6 March 2014

Black Thoughts on EcoBuild

It has been a totally surreal twelve hours; last night I was at Royal Greenwich to witness the planning committee rubber stamp the outline consent that will permit the destruction of Sainsbury’s Greenwich, one of the most innovative and pioneering public eco-buildings, and then next morning off to EcoBuild to be bombarded by every kind of product, all pitched with an eco-spin.  I guess if we are going to demolish our best building after less than 15 years we really need to question the benefit of investing time, effort or energy to improve building performance; but that discussion can wait for another day!

Solar powered alternative
 to kerosene lamps
 supplied by Charity Solar Aid
My mission this morning was to search out the small and the innovative and I have to credit the organisers of EcoBuild, because they were far better represented than at previous shows.  I would suggest that visitors start their visit, as I did, by heading for Resource Area (Realising the Opportunities of a Circular Economy).  Within this co-located event, is a wide range of small education, charity and SME businesses all working to promote resource efficiency and reduce waste. 

The Royal College of Art are promoting their SustainRCA initiative providing education, research and consultancy for businesses.  The Great Recovery challenges the current economic and environmental model of take, make, dispose manufacturing.  They promote a shift towards more circular systems and believe good design thinking is pivotal to this transition. The Great Recovery is building new networks to explore the issues, investigate innovation gaps and incubate new partnerships.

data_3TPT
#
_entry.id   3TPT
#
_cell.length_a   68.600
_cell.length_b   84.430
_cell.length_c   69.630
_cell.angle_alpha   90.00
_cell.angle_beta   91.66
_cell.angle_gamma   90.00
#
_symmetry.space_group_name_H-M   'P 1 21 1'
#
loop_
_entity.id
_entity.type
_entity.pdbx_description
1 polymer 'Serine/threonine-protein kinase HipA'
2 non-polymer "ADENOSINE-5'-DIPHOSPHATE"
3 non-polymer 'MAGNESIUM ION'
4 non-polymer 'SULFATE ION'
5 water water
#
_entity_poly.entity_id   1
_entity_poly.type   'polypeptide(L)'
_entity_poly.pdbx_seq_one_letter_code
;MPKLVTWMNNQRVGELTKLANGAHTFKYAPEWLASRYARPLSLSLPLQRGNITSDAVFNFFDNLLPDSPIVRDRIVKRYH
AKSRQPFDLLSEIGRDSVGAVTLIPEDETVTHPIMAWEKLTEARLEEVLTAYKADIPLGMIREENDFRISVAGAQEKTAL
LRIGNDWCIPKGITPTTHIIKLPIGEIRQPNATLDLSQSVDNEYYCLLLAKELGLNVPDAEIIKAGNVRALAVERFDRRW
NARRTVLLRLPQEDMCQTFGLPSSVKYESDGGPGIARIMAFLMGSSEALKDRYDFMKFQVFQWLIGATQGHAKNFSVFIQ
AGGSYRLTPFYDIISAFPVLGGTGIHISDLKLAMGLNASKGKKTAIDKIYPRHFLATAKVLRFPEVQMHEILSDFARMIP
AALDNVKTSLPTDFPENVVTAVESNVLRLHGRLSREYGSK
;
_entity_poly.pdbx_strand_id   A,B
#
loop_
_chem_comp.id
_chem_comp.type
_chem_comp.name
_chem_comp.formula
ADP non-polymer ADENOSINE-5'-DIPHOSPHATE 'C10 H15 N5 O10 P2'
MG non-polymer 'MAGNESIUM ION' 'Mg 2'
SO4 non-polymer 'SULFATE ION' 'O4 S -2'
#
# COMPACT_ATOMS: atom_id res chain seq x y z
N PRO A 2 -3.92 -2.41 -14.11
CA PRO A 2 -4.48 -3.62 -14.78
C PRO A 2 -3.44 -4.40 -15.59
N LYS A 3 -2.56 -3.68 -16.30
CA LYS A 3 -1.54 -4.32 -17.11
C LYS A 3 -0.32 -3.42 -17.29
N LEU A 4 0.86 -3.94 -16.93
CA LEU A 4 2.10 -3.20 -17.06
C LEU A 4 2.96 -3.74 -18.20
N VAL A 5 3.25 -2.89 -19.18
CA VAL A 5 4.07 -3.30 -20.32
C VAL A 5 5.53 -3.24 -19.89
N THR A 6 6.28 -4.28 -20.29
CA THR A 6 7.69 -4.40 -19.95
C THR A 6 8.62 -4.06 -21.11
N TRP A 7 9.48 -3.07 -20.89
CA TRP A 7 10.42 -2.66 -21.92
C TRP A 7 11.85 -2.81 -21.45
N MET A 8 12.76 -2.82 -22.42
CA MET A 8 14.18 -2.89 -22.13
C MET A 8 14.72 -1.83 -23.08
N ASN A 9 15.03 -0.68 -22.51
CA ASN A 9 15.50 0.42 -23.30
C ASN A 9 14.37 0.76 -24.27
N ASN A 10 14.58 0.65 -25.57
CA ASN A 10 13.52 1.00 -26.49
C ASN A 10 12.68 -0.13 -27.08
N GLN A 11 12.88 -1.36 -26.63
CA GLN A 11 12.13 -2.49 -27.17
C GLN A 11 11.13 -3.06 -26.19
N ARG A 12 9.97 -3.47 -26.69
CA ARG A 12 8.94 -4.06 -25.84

&SHARE are a resource sharing enterprise that provides an insurance backed platform to encourage organisation to meet and share their resources, including workspace, equipment, skills or data.  They also offer users the opportunity to choose to work with businesses and non-profit organisations in their local area.  In a similar vein, restart provide training for individuals, groups and organisations on how to repair our electronic gadgets, helping to reduce the 23% of functioning equipment taken for disposal.
The combination of environmental and economic sustainability drivers being linked to positive social outcomes was a feature of many of the most interesting propositions as was the increased diversity of organisations represented.

Goldfinger Factory is an upcycling production and learning hub for London’s most deprived residents, selling desirable home furnishings and fit-outs for London’s trendsetting residents and businesses.  Based at the bottom of the iconic Trellick Tower by Erno Goldfinger, they must have one of the most desirable factory locations in London!  They provide free workshops for the local community in furniture up-cycling, DIY and interior design as well as accredited training, work skills experience and ultimately create new job opportunities.

Among the acres of PV on show, coming mainly from China, were a number of smaller organisations offering renewable energy storage and optomisation solutions.  My favourite show giveaway was a Cadbury’s Boost bar from SOLARiBOOST (do you see what they did there?) a low cost device which uses a domestic hot water cylinder to store electricity from PV panels as heat, removing the need for a separate solar hot water systems.